Hershey | Lot 242
1913 Hupmobile Model 32 Touring
$20,900 USD | Sold
| Hershey, Pennsylvania
8 October 2021
- Brass Era survivor; unrestored, original condition
- Powered by a 32 hp, four-cylinder engine; two-speed sliding gear transmission
- Nicely equipped with passenger sideview mirror, horn, Boyco fluid canteens and Stewart speedometer
- Horseless Carriage Club of America (HCCA) event-eligible
As the American motoring industry exploded at the tail end of the 19th century, hundreds of automobile companies began cropping up in barns, garages, and factories across the country, with wildly varying degrees of success. The burgeoning industry attracted engineers from far and wide, with similarly variable talent. One of the more notably talented among them was Robert Craig Hupp. He developed his skills at Oldsmobile, Ford, and Regal before breaking out on his own in 1909 when he produced the first Hupmobile. That first car—the Model 20—boasted a 20-horsepower four-cylinder engine set in an 86-inch wheelbase chassis with a neat and attractive runabout body. The sliding gear transmission and high-tension magneto were features not typically seen on a lower-priced model and immediately boosted Hupmobile’s reputation for value. More than 1,600 cars left the Detroit, Michigan factory in the first year, and that number swelled to over 5,300 for the second year.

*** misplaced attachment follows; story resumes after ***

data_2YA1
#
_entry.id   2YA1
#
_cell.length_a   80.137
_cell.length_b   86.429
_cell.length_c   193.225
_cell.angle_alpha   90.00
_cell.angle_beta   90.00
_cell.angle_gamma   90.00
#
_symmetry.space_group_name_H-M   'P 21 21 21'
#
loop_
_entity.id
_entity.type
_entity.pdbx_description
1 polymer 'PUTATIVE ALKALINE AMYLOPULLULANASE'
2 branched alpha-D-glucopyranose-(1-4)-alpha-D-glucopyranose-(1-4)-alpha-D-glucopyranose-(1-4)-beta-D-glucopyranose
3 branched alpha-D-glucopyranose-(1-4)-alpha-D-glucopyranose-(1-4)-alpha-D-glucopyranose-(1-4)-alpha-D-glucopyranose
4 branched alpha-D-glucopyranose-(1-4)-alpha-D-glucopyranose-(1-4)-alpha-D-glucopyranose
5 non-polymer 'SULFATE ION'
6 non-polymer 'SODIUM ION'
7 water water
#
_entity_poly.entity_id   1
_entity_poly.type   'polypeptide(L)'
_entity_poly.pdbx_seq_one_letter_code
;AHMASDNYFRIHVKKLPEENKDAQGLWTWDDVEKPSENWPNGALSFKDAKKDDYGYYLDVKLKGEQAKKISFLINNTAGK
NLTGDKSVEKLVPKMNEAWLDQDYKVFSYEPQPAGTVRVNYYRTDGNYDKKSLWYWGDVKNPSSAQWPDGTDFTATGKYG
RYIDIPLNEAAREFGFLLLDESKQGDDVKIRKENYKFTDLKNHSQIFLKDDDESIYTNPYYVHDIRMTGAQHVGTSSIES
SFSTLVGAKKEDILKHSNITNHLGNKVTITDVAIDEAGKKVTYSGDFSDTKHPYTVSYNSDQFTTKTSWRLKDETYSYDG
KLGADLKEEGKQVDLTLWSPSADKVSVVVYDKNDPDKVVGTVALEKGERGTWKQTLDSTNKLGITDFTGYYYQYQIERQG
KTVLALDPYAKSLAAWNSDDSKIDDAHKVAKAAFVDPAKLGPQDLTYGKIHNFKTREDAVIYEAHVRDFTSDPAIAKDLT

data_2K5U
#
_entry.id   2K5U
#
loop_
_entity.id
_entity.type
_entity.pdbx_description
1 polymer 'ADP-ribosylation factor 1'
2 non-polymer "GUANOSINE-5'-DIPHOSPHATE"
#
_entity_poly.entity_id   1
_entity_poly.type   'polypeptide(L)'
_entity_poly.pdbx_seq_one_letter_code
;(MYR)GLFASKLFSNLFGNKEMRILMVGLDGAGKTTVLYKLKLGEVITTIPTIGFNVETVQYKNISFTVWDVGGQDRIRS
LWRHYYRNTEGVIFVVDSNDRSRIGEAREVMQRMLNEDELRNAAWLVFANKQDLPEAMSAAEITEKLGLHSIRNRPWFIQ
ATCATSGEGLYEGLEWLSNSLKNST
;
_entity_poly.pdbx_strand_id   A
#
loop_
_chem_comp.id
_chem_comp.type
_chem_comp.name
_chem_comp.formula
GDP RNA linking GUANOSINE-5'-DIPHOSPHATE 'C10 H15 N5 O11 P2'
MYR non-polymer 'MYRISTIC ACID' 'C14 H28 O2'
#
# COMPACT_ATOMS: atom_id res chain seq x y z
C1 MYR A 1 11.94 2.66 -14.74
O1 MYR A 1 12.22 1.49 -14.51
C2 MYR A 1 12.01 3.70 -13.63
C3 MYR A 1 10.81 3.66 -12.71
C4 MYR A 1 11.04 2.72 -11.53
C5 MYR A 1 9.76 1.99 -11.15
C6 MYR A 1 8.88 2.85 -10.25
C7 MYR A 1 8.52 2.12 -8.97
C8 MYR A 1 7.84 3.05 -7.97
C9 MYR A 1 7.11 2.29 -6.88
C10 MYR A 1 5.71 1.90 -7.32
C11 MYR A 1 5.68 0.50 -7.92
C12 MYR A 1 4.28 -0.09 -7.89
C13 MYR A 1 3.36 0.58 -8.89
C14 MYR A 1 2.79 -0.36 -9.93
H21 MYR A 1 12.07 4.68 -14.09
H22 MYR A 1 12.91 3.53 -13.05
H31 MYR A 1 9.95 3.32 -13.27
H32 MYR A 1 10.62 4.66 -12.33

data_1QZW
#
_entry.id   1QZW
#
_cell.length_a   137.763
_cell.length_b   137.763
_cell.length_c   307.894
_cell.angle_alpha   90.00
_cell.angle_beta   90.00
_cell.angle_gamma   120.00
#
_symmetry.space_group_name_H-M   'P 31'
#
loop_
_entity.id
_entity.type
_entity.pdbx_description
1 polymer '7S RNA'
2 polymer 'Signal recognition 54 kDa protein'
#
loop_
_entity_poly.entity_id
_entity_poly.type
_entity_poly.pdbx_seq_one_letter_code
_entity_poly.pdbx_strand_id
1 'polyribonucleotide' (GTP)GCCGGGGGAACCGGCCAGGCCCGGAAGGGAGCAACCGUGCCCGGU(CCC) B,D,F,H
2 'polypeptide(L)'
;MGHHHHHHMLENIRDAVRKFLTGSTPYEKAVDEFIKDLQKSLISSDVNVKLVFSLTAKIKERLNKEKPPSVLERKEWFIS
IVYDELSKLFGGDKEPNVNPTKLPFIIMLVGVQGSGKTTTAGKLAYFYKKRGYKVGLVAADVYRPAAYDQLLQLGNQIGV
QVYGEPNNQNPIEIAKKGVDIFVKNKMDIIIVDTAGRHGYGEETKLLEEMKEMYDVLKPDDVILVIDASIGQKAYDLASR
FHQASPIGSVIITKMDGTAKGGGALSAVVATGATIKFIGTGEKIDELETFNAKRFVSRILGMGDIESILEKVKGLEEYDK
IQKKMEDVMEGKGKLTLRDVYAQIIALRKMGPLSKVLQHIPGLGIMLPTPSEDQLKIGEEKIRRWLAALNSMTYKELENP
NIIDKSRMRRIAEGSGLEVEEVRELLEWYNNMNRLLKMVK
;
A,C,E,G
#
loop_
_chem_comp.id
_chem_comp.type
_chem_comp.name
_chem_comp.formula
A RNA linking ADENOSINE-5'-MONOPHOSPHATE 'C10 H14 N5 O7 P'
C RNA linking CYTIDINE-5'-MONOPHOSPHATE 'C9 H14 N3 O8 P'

By the time the Model 32 debuted in 1912, Hupmobile was well-established, and the new flagship model was a show of confidence from the Detroit marque. The Model 32 was more powerful than any previous model, with a 32-horsepower four-cylinder engine on a 106-inch wheelbase chassis. Hupmobile’s mid-market stature did not discourage them from implementing innovative ideas, and one of the more forward-thinking features of the Model 32 was its lightweight yet sturdy all-steel body, produced by railway carriage builders Hale & Kilburn. Despite Robert Craig Hupp’s departure from the firm, Hupmobile continued its upward trajectory, selling over 12,000 examples of the outstanding Model 32 in 1913.
Offered in what is believed to be unrestored, original condition, this 1913 Hupmobile Model 32 Touring is brimming with charming character. This attractive and rarely seen five-passenger touring car is well-preserved, with an authentic weathered look. The numerous details include distinct high-mounted headlamps, cowl lamps, passenger sideview mirror, running board-mounted acetylene tank, and period accessory Boyco fluid canteens. The large-diameter artillery wheels and close-fitting fenders give the Model 32 a slightly underslung look, which, combined with the low-cut touring body, imparts a sporty character.
The black upholstery is similarly aged yet remarkably intact for being more than a century old. Interior appointments include dash-mounted spark and throttle levers, wood-rimmed steering wheel, Stewart speedometer, and a horn.